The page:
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Research and Archival Collections

The Mycenaean Epigraphy Room holds a unique collection of correspondence, books, offprints, scholia, photographs, squeezes, and other material of essential importance for research on Linear B and other Aegean and Cypriot Bronze Age scripts.

The Ventris-Chadwick archives contain the original letters written by Ventris and Chadwick, from the moment of their first being put in touch with each other by Sir John Myres, to just weeks before Ventris’s death. The letters are crucial for understanding the history of the decipherment, and contain a great wealth of information which is still of great value and has never been published. A selection of these letters can be viewed here. The files also contain letters from many of the major scholars of the world, plus numerous original drawings by Ventris, including the originals for Documents in Mycenaean Greek. In addition, the Chadwick collection contains material covering Chadwick’s entire academic career (a 50-year period), including extensive correspondence with academics around the world as well as teaching and research notes.

(Note: Much of Ventris’s personal correspondence and other material was given by his widow, Lois (Betty) Ventris, to the Institute of Classical Studies, home of the London Mycenaean Seminar. A catalogue of this material is available. Other Ventris material is held by the Program for Aegean Scripts and Prehistory, University of Texas at Austin; this correspondence is available online.)

The photographs were made in the 1950s and 1960s and were the first complete set ever assembled. The images are of excellent quality, and some preserve details no longer observable on the original tablets, so that the photographic collection now constitutes in some cases a primary record. Following a project to digitise the photographs of tablets from Pylos, these are now available online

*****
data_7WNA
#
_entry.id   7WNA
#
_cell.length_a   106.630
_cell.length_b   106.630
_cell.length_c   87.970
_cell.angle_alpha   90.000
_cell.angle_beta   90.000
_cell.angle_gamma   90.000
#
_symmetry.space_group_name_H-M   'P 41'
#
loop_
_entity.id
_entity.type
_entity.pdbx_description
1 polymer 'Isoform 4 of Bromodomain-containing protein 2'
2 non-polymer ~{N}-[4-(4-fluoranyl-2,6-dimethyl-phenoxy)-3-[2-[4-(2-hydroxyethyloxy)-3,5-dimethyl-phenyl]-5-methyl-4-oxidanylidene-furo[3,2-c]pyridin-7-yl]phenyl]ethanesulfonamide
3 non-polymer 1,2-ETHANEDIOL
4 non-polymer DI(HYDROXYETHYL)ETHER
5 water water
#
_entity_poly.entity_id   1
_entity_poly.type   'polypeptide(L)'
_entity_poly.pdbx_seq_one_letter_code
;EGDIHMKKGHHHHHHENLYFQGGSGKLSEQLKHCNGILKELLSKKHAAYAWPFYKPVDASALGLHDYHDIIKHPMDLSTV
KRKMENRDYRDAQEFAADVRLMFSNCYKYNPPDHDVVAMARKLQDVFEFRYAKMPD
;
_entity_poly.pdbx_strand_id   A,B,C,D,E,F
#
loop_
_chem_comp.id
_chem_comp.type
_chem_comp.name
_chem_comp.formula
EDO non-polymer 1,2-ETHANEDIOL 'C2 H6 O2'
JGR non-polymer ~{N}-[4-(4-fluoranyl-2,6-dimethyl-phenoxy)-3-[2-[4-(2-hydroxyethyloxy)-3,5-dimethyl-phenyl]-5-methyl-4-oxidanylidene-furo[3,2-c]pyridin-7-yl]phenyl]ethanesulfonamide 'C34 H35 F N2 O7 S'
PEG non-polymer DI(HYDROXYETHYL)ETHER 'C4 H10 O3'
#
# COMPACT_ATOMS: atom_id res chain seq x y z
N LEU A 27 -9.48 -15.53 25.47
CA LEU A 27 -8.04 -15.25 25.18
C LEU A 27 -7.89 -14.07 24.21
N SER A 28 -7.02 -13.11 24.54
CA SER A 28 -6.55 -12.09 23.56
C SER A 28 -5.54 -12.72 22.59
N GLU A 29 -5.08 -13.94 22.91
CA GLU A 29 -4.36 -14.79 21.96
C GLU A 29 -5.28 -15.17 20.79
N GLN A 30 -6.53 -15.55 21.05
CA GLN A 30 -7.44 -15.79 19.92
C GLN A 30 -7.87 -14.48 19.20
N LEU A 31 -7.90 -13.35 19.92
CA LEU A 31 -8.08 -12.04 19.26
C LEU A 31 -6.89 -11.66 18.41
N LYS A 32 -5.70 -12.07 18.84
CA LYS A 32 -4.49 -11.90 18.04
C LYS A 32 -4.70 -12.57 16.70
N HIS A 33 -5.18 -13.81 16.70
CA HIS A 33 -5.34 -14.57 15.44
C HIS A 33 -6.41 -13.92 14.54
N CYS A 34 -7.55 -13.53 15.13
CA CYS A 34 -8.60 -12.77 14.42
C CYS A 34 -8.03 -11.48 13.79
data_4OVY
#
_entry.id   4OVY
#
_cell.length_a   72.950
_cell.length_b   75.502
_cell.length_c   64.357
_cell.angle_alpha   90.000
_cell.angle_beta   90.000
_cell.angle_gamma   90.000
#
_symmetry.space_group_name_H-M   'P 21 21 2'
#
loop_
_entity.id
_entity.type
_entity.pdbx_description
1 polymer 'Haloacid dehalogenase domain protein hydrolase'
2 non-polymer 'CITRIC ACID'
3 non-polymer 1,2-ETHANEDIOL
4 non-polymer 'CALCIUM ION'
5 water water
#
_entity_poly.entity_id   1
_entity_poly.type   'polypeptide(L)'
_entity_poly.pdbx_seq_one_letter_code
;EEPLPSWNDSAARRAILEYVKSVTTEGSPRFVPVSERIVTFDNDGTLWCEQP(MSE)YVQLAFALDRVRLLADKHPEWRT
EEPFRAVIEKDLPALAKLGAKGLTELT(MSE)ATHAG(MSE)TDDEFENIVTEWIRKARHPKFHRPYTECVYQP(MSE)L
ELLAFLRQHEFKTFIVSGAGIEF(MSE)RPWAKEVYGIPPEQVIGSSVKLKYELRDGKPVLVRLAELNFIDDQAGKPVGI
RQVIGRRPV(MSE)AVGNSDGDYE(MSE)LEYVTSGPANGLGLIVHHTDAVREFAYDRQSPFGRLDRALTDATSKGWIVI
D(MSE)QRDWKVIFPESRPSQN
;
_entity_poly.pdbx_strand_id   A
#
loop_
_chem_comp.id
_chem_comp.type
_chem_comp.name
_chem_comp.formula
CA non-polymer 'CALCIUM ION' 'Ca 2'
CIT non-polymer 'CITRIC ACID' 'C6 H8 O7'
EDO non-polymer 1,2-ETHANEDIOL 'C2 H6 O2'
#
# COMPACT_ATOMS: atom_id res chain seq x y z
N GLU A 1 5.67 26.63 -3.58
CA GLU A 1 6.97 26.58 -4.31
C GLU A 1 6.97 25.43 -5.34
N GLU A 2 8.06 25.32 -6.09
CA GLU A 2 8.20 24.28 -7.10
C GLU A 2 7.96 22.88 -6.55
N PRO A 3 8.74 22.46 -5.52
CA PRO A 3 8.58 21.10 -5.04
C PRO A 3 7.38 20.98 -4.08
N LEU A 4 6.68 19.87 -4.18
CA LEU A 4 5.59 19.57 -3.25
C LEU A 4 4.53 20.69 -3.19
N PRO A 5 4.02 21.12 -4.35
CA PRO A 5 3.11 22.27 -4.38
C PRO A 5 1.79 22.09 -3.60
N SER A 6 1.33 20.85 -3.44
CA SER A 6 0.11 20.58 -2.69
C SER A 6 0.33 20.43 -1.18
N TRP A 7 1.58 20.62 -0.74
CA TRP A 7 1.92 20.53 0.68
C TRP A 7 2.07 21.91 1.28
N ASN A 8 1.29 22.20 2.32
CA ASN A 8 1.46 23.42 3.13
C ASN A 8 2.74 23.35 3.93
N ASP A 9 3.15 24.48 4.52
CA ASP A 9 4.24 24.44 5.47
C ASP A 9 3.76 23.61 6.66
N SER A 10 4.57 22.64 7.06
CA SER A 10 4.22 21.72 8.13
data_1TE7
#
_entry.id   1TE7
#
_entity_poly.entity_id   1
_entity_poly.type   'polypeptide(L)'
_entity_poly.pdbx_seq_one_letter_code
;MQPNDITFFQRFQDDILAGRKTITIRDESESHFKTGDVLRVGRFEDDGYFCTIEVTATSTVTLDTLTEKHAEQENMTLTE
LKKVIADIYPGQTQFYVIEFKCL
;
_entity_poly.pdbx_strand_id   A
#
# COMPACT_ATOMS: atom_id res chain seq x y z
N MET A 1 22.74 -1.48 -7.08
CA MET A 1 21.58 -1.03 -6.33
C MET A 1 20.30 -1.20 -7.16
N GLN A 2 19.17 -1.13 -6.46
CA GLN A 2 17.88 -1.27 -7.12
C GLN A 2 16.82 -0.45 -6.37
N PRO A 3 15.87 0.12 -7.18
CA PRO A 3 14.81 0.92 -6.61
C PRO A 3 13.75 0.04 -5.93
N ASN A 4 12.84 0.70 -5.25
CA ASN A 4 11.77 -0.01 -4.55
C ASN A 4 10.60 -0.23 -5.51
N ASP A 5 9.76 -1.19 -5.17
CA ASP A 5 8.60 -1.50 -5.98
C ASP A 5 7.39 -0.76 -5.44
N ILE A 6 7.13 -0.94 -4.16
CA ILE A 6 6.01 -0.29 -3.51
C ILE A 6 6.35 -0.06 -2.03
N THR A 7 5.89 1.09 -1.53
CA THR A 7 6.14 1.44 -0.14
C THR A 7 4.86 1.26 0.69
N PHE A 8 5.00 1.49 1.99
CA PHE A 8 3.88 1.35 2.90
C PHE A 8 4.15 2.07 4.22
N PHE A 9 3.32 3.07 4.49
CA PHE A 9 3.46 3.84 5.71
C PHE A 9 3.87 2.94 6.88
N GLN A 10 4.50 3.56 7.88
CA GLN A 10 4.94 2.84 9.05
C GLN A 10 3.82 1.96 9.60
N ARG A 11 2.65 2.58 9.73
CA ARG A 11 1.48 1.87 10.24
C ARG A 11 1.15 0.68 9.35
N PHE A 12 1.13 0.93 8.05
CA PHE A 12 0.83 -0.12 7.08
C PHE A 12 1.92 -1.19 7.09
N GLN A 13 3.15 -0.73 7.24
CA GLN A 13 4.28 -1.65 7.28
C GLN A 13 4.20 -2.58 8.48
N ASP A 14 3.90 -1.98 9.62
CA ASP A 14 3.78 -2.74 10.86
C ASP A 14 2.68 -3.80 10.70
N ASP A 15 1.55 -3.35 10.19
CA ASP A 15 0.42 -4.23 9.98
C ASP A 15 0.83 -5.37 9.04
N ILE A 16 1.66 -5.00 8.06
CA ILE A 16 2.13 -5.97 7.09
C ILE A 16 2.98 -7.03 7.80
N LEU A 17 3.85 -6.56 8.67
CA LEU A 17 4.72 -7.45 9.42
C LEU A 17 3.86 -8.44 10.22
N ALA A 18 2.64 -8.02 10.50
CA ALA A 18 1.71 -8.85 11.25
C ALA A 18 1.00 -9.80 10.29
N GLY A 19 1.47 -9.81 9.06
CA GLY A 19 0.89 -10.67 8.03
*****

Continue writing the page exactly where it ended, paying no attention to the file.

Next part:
The library books represent one of the most complete collections of relevant publications in the world. Many were the bequest of John Chadwick and were his own personal copies; his annotations in these are often of interest. Scholars at Cambridge also have access to the outstanding holdings of the library of the Faculty of Classics. 

The offprints collection is unique, since John Chadwick received contributions from virtually every scholar in the world writing on the subject for some five decades; it now comprises around 80 boxes of articles on Linear B and related subjects. (We encourage scholars to continue contributing in this way to the collection—offprints are still gratefully received.)

Material held by the Mycenaean Epigraphy Group has so far formed the basis for two museum exhibitions. In 2003, an exhibition was organised at the Fitzwilliam Museum to celebrate the 50th anniversary of Ventris and Chadwick’s publication of the decipherment, and in 2012, a conference was held in the Faculty of Classics in celebration of “60 Years of Mycenaean Studies”; as part of this an exhibition of the Mycenaean Epigraphy Group’s collection was displayed in the Cast Gallery.

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Research in Lockdown: fieldwork postponed

Mar 01, 2021

Rachel Phillips describes some of the challenges faced during the pandemic by doctoral students engaged in full time research.

Unveiling the Invisible: Analysing Roman pottery

Feb 25, 2021

Archaeologists Alessandro Launaro, Senior Lecturer, and Ninetta Leone, Research Associate, have been working as members of the Cambridge MACH group to develop mathematical approaches to the classification of Roman pottery, part of the “Unveiling the Invisible” project funded by the Leverhulme Trust.

The Faculty reports with great sadness the death of John Easterling

Feb 23, 2021

A Fellow of Trinity from 1958, and Secretary of Trinity College Council for very many years, John was a University Assistant Lecturer in Classics (Ancient Philosophy) before he was appointed to the Office of University Draftsman at the Old Schools. John died on 23 February after a long illness.

Facilitating school visits and learning Latin with MoCA

Feb 23, 2021

Justyna Ladosz, Education and Outreach Coordinator in the Museum of Classical Archaeology, explains how she continues to facilitate lessons for school groups whilst the Museum remains closed, and how the Faculty’s students continue to deliver the Learn Latin with MoCA project.

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